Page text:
Finished reading “Practical Conflicts: New Philosopical Essays“. A practical conflict is when you want A, and B, but A and B cannot be had together.

Best essay is Peter Baumann’s on the paradox of practical reason.

Agents want their goals to be realized: [If an Agent A has a goal G, then A wants that G will be realised (by A or somebody or something else)]. It may follow logically that we want all our goals to be realised: [An Agent has an indefensible reason to want that all his goals will be realised].

But we don’t, which creates a paradox. Realising all goals is successful but boring. [An Agent has an indefensible reason not to want that all his goals will be realised].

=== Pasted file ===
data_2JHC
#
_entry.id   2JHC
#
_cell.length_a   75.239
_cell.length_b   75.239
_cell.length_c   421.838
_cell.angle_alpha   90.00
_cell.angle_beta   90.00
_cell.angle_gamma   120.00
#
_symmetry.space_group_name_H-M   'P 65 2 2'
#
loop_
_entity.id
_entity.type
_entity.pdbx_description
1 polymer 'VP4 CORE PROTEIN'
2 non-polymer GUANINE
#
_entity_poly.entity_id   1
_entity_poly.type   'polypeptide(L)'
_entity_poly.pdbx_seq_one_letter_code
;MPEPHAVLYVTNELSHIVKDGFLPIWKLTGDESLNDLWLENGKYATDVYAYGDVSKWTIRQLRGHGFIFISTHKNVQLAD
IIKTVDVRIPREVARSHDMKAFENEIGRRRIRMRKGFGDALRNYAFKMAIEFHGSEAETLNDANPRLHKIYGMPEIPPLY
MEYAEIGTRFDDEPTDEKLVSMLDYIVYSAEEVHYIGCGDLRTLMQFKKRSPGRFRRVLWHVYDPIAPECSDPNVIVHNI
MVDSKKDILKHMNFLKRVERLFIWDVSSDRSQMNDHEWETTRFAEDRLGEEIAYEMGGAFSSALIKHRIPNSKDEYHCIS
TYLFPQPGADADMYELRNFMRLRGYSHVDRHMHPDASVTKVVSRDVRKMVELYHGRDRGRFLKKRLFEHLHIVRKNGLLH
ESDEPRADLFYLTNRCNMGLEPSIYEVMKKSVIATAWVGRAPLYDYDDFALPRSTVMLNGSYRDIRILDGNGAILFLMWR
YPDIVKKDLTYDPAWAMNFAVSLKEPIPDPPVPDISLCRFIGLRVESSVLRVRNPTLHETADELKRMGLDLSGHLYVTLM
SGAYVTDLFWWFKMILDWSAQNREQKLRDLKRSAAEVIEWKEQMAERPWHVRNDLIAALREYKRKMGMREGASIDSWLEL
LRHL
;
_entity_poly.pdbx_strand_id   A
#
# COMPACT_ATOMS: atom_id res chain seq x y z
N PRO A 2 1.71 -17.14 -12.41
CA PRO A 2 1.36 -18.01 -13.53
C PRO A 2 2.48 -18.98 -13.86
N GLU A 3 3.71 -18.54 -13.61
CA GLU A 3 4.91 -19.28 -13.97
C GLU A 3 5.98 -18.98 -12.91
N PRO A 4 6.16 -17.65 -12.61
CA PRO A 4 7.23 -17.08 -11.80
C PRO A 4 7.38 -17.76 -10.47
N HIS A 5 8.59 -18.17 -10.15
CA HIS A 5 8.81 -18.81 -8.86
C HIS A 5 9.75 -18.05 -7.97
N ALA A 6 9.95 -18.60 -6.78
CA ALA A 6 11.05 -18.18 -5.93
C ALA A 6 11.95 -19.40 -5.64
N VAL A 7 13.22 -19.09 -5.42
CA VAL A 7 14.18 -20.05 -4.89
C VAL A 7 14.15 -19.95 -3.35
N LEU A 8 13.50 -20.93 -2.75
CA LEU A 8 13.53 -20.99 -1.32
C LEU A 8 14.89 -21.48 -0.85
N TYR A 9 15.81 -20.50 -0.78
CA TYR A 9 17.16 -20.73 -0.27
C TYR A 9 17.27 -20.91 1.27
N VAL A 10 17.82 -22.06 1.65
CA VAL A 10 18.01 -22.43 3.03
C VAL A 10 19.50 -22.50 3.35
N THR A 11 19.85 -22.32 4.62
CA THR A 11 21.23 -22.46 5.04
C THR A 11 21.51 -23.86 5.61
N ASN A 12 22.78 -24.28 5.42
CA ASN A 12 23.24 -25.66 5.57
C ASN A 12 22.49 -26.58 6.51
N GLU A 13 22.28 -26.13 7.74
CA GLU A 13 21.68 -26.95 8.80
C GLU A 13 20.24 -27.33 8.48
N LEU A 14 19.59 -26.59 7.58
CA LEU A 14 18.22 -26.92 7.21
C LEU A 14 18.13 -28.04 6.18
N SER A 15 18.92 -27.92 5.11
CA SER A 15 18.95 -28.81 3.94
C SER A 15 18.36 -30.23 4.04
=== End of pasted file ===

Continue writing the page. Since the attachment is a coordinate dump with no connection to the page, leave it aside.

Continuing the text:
There are certain conditions that help to explain out the paradox. The first is working hard for success. We enjoy the goal realisation but on the understanding it will require effort to achieve. The second is future goals. I want to go to New England but I don’t want to go now – there are other things I need to do first. The third is conditional goals. I want to be rich, but I don’t want to make people unhappy.

The ultimate conditional goal might be this: [If and only if not all other goals are going to be realised, then A has the goal that p]. If you could only have one thing, all other things being equal, what would it be? And how would you manage the goal stack, in case the other goals were not going to be realised? When do you pull the chord and go for p?

It also reminded me that Cēterīs paribus means “all other things being equal”.

Tired? Some soothing Stars of the Lid perhaps.

Stars Of The Lid – A Meaningful Moment Through A Meaning(Less) Process